Via allAfrica.com, an IPS report: Kenya: Stepping Up the Fight to End Cholera and Chikungunya Outbreaks in Mandera County, Kenya. Excerpt:
Mandera's double whammy, the concurrent outbreaks of cholera and chikungunya, is bringing to the fore the need for accelerated epidemic preparedness and prevention systems.
Cholera is an acute diarrhoeal disease that can kill within hours if left untreated.
Chikungunya virus is most often spread to people by Aedes aegypti and Aedes albopictus mosquitoes. These are the same mosquitoes that transmit dengue, yellow fever and zika virus. Its symptoms include high fever, joint pain, rash and headache. There is no vaccine to prevent or medicine to treat chikungunya virus infection.
The twin epidemics have hit the expansive north-eastern county in Kenya, with half the population coming down with chikungunya virus infection. Since April, almost 1,103 cases of cholera has been reported in Mandera including 16 deaths, 3 being children.
For about 17 months, several areas in Kenya have reported cholera outbreaks, but the outbreaks in Mandera present special challenges in a region where one health worker serves about 2,000 people and half the population has no access to clean water.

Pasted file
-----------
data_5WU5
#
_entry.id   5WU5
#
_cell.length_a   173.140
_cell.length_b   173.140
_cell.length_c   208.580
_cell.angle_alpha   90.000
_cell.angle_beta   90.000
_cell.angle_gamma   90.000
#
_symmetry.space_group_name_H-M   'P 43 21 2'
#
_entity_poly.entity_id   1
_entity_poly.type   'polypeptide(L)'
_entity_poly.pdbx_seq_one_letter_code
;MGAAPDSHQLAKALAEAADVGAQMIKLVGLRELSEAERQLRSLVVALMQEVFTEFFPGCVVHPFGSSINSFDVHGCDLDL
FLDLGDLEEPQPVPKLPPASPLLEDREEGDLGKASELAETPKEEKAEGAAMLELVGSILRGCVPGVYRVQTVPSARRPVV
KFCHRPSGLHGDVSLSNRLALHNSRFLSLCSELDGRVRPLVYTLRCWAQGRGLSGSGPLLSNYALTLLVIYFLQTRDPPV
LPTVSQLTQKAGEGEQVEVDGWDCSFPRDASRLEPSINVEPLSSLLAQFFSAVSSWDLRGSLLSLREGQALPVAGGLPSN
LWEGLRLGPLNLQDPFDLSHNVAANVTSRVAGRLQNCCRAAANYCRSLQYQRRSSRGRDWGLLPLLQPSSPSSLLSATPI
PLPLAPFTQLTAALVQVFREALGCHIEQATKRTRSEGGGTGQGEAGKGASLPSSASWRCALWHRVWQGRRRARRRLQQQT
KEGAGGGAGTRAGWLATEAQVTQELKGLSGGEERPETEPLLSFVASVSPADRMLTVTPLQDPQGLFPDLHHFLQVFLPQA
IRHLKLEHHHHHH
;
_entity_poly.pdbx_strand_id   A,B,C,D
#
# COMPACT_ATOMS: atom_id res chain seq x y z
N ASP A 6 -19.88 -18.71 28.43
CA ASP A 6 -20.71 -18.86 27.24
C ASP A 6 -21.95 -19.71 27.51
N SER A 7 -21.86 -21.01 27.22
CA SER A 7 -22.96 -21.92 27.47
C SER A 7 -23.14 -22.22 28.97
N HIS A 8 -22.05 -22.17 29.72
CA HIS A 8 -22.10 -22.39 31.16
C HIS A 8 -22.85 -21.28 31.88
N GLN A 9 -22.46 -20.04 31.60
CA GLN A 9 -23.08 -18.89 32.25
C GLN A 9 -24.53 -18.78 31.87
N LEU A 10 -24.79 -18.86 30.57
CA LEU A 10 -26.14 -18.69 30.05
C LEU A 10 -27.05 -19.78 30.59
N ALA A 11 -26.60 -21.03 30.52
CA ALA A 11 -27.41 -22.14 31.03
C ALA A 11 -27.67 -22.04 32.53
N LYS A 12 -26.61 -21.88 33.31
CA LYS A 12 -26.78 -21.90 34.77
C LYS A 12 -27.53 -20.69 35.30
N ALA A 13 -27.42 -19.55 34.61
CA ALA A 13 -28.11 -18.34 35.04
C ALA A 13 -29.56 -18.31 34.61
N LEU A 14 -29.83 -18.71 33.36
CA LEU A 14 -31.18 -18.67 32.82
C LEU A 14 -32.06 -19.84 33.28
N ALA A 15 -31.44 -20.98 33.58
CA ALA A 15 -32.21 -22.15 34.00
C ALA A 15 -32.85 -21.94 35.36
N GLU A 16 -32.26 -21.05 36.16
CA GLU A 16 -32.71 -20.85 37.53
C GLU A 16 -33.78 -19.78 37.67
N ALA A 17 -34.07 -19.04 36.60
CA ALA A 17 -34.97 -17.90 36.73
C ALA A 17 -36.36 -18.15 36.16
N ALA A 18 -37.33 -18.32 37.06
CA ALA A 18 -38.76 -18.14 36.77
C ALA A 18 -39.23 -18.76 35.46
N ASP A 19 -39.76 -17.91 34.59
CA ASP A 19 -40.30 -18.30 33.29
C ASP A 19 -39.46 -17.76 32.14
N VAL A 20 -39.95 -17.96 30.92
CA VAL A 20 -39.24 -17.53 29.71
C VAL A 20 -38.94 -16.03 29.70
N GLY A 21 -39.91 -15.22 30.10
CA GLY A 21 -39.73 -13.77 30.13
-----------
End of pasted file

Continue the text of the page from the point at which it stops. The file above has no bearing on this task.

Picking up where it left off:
Almost 80 per cent of the Mandera residents are down with the outbreak - which has adversely affected health care workers and the livelihoods of many vulnerable urban poor, especially women and children.
Even the Mandera county Governor Ali Roba became a victim of chikungunya and spoke of the "excruciating and intolerable pain in his joints" for nearly a week.
The current cholera outbreak, in Mandera has been worsened by the immobilized health work force due to chikungunya outbreak and hence slowing response efforts from the local capacities.
While chikungunya infection is often self-limiting and rarely fatal, the cholera outbreak is the more worrying, given the limited access to clean water and health facilities and a poor communication infrastructure that complicates efforts for tracing, diagnosis and isolation of cases.
There is a realistic fear that the outbreaks could spread to other regions, for instance in the coastal region if urgent action is not taken now. That would portend ill especially for the country's tourism sector that has just recently began recovering from a debilitating slump.
With half of Mandera's health workforce working at less than ideal capacity due to chikungunya infection, it is time for more hands to quickly be put on deck. The Mandera Referral Hospital is already overwhelmed by the sheer numbers of patients turning up with cholera and chikungunya symptoms.
Though the Kenya Red Cross and Médecins Sans Frontières (MSF), Switzerland have stepped up to bolster the county's health facilities to deal with the cholera outbreak, and support the Ministry of Health with response measures, gaps abound.